Peter Singer is nothing if not predictable (and predictably awfully limited for someone taken as seriously as he is), but his Op-Ed in yesterday's New York Times newspaper (ok I've always wanted to use that great phrase from Jimmy Breslin) certainly contains material for reflection by exponents of Catholic social thought. "What matters to a severely disabled child isn't dignity," blurbed the Times in an accurate summary of Singer's brief essay on the case of Ashley X, the disabled 9 year old Seattle area girl who thanks to her parents had a hysterectomy two years ago so that she would not menstruate; had her breast buds removed; and received hormone treatments to minimize her growth. "Lofty talk about human dignity should not stand in the way of children like her getting the treatment that is best both for them and their families," concludes Singer in an essay which is, surprise!, wholly sympathetic to Ashley's parents and their lifestyle choices.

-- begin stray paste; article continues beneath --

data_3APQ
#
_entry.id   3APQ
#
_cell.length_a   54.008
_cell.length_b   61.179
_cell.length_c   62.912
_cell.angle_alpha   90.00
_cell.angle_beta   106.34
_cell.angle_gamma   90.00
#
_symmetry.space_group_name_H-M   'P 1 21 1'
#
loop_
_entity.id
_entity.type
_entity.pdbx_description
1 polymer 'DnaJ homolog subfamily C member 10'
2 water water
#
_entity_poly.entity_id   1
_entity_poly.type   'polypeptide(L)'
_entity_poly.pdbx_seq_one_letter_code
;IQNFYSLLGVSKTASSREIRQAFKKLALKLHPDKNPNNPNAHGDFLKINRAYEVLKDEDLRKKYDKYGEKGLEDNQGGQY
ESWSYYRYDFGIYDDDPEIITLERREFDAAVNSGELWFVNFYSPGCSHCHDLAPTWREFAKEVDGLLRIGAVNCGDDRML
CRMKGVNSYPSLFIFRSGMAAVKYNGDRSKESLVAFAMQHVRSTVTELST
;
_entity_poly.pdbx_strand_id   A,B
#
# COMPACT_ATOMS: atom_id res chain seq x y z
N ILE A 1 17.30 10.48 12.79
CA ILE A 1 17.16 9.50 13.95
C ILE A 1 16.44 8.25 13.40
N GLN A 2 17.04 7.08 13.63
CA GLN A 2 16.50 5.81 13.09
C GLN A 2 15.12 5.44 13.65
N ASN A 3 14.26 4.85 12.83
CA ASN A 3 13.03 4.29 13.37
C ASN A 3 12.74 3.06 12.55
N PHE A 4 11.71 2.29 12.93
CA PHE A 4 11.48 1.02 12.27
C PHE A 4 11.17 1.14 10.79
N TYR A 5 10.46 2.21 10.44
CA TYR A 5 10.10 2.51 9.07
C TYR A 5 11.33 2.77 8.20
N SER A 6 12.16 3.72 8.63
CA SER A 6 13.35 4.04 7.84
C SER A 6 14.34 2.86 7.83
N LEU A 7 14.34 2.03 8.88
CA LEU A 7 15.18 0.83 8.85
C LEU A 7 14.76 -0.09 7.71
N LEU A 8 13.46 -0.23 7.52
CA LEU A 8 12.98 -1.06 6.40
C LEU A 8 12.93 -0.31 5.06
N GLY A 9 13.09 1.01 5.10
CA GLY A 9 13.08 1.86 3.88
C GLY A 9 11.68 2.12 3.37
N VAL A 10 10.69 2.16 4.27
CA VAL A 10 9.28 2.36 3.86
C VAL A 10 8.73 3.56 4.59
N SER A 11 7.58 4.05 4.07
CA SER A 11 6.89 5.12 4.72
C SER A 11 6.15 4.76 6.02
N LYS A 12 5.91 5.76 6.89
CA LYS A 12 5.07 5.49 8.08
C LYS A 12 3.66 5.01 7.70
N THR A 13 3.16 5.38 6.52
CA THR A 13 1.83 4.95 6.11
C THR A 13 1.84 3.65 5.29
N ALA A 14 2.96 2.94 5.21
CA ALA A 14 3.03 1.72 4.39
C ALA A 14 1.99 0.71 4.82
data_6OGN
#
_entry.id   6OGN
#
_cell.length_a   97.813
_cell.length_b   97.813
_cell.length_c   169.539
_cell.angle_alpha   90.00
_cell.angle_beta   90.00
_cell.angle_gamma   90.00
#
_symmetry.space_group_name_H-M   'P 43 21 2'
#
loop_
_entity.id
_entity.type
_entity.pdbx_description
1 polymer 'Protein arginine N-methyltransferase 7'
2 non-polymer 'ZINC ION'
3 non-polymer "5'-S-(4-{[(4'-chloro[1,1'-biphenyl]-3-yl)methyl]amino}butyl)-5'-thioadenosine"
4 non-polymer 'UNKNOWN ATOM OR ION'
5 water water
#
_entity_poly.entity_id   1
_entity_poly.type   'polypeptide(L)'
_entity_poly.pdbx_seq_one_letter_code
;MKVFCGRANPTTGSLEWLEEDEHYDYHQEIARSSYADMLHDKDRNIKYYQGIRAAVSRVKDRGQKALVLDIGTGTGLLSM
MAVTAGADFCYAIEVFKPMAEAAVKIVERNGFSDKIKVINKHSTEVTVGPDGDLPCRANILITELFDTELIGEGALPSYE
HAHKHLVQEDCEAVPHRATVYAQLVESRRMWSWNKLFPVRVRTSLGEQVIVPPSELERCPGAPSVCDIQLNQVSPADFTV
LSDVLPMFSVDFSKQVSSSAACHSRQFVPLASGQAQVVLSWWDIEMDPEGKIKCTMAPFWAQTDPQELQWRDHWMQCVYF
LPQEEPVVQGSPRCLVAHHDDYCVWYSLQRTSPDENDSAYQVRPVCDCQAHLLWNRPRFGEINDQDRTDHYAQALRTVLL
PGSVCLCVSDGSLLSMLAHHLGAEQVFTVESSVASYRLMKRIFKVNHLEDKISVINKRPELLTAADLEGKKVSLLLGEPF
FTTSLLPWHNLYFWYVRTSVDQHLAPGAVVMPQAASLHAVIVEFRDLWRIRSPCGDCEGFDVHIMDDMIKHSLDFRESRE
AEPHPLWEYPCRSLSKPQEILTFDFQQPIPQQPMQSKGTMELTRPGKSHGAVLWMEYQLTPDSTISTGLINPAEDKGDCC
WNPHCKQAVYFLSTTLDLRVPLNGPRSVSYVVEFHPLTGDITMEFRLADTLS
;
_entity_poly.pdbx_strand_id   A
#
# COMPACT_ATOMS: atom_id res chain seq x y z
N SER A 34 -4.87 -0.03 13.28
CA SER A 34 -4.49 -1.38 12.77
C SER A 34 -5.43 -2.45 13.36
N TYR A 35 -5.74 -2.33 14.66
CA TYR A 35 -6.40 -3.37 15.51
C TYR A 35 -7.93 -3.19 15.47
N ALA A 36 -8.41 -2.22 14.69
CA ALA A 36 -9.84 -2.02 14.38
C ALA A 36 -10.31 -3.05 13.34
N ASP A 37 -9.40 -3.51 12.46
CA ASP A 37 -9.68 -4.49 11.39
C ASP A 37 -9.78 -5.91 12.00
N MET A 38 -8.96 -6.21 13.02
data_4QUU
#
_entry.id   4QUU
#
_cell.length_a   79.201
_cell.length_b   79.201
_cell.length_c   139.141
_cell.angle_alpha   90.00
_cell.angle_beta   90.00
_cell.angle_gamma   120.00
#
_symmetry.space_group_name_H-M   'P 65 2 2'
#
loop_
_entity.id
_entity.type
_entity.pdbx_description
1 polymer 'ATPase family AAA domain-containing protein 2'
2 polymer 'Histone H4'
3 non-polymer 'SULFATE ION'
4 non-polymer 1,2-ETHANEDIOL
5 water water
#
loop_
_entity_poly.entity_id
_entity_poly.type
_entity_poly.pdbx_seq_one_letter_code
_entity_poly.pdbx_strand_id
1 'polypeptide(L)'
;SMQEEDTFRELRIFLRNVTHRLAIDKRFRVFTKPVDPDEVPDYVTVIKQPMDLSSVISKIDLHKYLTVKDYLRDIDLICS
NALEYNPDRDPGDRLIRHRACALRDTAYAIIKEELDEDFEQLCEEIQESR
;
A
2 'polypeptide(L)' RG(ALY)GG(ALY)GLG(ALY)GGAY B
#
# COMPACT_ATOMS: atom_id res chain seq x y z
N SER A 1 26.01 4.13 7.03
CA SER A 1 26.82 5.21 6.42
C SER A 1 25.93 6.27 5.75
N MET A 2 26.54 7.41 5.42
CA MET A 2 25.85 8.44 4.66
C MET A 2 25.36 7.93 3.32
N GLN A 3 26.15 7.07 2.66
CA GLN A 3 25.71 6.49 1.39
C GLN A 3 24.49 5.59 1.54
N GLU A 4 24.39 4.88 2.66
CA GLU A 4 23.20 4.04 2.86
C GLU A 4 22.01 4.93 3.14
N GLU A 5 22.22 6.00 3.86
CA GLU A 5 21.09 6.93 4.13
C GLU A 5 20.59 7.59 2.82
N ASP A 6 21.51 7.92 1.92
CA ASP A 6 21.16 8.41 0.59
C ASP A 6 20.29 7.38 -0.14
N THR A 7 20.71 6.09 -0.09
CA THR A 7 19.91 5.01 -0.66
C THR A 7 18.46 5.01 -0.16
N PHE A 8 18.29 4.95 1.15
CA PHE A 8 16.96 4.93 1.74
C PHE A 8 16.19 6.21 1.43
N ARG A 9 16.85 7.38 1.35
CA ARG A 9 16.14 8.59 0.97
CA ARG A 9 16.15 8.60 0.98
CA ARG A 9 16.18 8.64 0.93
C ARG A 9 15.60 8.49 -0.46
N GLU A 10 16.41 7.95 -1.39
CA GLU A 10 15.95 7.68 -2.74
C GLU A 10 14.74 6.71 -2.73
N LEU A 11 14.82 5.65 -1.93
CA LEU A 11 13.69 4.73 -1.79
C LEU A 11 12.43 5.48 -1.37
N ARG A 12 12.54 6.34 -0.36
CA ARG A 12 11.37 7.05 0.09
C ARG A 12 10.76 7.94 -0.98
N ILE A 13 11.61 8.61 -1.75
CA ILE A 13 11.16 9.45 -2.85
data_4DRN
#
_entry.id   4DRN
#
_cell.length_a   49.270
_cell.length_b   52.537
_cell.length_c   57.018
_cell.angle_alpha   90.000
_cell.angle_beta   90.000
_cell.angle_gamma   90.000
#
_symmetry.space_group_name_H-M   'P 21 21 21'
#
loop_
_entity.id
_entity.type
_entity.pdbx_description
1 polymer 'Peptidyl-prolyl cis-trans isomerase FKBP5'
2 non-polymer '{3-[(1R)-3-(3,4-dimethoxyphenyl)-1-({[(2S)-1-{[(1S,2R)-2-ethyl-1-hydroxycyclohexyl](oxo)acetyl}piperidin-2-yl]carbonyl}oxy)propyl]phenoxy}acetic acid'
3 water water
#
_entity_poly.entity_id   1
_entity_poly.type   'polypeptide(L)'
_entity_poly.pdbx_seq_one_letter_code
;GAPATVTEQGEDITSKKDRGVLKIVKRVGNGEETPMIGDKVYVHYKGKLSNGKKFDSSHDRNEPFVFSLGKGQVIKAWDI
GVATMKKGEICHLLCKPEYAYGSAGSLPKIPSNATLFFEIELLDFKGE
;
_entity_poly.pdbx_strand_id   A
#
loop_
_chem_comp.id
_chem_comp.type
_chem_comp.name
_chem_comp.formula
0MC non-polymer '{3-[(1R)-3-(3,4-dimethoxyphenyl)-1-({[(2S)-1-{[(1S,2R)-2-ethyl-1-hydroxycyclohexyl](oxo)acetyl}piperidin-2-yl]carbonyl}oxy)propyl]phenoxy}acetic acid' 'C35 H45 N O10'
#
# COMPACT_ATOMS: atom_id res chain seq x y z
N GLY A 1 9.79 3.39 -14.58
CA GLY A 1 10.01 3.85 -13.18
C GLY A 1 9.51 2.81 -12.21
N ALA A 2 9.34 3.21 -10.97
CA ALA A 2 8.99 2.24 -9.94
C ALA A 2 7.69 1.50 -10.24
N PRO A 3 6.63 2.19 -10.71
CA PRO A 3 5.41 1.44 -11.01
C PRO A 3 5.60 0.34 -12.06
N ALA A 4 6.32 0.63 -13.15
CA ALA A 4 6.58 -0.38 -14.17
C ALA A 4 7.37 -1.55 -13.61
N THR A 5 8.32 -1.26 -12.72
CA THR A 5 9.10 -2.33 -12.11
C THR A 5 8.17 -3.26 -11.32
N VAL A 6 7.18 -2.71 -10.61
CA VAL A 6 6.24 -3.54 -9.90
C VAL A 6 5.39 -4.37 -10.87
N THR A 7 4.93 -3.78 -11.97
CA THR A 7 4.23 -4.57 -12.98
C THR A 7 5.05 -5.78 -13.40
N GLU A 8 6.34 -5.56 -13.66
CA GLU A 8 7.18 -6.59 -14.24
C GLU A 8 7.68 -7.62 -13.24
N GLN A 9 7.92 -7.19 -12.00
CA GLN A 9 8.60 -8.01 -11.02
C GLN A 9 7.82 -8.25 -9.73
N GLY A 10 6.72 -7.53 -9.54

The case has attracted great interest but I am not aware of any comparable frontal assault on a fundamental premise of Catholic social teaching such as offered by Singer, who deserves credit for articulating what others of less confontational natures surely also believe. And perhaps it is time to ask if "dignity" has not devolved into a mantra that only exposes its champions to further ridicule of this type? Singer is himself no more attuned to the manipulations of language than his targets. He apparently has no qualms with the "pillow angel" motif that is so dear to Ashley's parents and also fits nicely within the broader tropes of late-Victorian sentimentality that infect so many discourses on disability, including if not especially as found in much Christian theologizing. For a powerful critique/witness against this enduring unhelpful tradition see the presentation by Kassiane Alexandra Sibley.